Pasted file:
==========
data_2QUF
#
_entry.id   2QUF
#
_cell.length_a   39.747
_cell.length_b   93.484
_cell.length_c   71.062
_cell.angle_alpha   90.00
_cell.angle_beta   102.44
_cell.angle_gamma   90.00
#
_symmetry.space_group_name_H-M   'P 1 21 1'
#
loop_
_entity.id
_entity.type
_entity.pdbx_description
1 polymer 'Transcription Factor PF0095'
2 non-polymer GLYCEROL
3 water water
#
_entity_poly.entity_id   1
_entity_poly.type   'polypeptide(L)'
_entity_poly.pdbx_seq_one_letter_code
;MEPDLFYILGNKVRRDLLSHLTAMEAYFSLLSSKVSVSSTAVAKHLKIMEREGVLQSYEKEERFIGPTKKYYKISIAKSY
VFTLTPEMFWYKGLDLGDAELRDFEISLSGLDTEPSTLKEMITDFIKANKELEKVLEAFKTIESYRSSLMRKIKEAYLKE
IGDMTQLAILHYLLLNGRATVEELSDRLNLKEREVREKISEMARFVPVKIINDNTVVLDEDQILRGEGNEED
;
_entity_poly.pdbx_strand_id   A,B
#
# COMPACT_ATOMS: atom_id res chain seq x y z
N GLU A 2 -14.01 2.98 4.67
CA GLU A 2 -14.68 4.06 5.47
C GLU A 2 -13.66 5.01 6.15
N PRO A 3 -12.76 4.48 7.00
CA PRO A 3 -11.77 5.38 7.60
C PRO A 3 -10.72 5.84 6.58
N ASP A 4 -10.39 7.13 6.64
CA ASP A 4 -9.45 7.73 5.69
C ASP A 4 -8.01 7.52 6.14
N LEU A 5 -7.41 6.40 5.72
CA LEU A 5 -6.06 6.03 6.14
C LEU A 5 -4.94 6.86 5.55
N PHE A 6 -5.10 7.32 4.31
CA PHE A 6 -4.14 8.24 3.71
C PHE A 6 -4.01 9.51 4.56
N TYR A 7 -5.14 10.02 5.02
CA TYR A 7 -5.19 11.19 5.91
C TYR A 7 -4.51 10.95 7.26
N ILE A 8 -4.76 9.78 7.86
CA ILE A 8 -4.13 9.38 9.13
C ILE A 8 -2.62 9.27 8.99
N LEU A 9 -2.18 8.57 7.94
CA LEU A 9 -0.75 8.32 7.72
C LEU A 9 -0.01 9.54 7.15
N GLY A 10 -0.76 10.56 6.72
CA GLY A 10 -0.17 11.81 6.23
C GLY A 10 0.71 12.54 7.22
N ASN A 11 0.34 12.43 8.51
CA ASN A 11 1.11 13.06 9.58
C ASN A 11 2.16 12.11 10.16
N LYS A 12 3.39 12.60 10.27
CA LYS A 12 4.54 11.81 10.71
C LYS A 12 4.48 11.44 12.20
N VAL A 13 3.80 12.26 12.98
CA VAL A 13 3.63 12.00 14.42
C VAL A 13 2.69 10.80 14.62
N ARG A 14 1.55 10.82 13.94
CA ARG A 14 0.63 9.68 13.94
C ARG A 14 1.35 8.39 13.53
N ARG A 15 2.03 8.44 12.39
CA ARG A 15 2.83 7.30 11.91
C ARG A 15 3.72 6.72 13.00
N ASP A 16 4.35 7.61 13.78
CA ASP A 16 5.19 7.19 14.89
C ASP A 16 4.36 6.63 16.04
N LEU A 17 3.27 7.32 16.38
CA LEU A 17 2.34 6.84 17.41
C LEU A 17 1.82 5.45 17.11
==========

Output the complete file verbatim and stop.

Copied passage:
data_2QUF
#
_entry.id   2QUF
#
_cell.length_a   39.747
_cell.length_b   93.484
_cell.length_c   71.062
_cell.angle_alpha   90.00
_cell.angle_beta   102.44
_cell.angle_gamma   90.00
#
_symmetry.space_group_name_H-M   'P 1 21 1'
#
loop_
_entity.id
_entity.type
_entity.pdbx_description
1 polymer 'Transcription Factor PF0095'
2 non-polymer GLYCEROL
3 water water
#
_entity_poly.entity_id   1
_entity_poly.type   'polypeptide(L)'
_entity_poly.pdbx_seq_one_letter_code
;MEPDLFYILGNKVRRDLLSHLTAMEAYFSLLSSKVSVSSTAVAKHLKIMEREGVLQSYEKEERFIGPTKKYYKISIAKSY
VFTLTPEMFWYKGLDLGDAELRDFEISLSGLDTEPSTLKEMITDFIKANKELEKVLEAFKTIESYRSSLMRKIKEAYLKE
IGDMTQLAILHYLLLNGRATVEELSDRLNLKEREVREKISEMARFVPVKIINDNTVVLDEDQILRGEGNEED
;
_entity_poly.pdbx_strand_id   A,B
#
# COMPACT_ATOMS: atom_id res chain seq x y z
N GLU A 2 -14.01 2.98 4.67
CA GLU A 2 -14.68 4.06 5.47
C GLU A 2 -13.66 5.01 6.15
N PRO A 3 -12.76 4.48 7.00
CA PRO A 3 -11.77 5.38 7.60
C PRO A 3 -10.72 5.84 6.58
N ASP A 4 -10.39 7.13 6.64
CA ASP A 4 -9.45 7.73 5.69
C ASP A 4 -8.01 7.52 6.14
N LEU A 5 -7.41 6.40 5.72
CA LEU A 5 -6.06 6.03 6.14
C LEU A 5 -4.94 6.86 5.55
N PHE A 6 -5.10 7.32 4.31
CA PHE A 6 -4.14 8.24 3.71
C PHE A 6 -4.01 9.51 4.56
N TYR A 7 -5.14 10.02 5.02
CA TYR A 7 -5.19 11.19 5.91
C TYR A 7 -4.51 10.95 7.26
N ILE A 8 -4.76 9.78 7.86
CA ILE A 8 -4.13 9.38 9.13
C ILE A 8 -2.62 9.27 8.99
N LEU A 9 -2.18 8.57 7.94
CA LEU A 9 -0.75 8.32 7.72
C LEU A 9 -0.01 9.54 7.15
N GLY A 10 -0.76 10.56 6.72
CA GLY A 10 -0.17 11.81 6.23
C GLY A 10 0.71 12.54 7.22
N ASN A 11 0.34 12.43 8.51
CA ASN A 11 1.11 13.06 9.58
C ASN A 11 2.16 12.11 10.16
N LYS A 12 3.39 12.60 10.27
CA LYS A 12 4.54 11.81 10.71
C LYS A 12 4.48 11.44 12.20
N VAL A 13 3.80 12.26 12.98
CA VAL A 13 3.63 12.00 14.42
C VAL A 13 2.69 10.80 14.62
N ARG A 14 1.55 10.82 13.94
CA ARG A 14 0.63 9.68 13.94
C ARG A 14 1.35 8.39 13.53
N ARG A 15 2.03 8.44 12.39
CA ARG A 15 2.83 7.30 11.91
C ARG A 15 3.72 6.72 13.00
N ASP A 16 4.35 7.61 13.78
CA ASP A 16 5.19 7.19 14.89
C ASP A 16 4.36 6.63 16.04
N LEU A 17 3.27 7.32 16.38
CA LEU A 17 2.34 6.84 17.41
C LEU A 17 1.82 5.45 17.11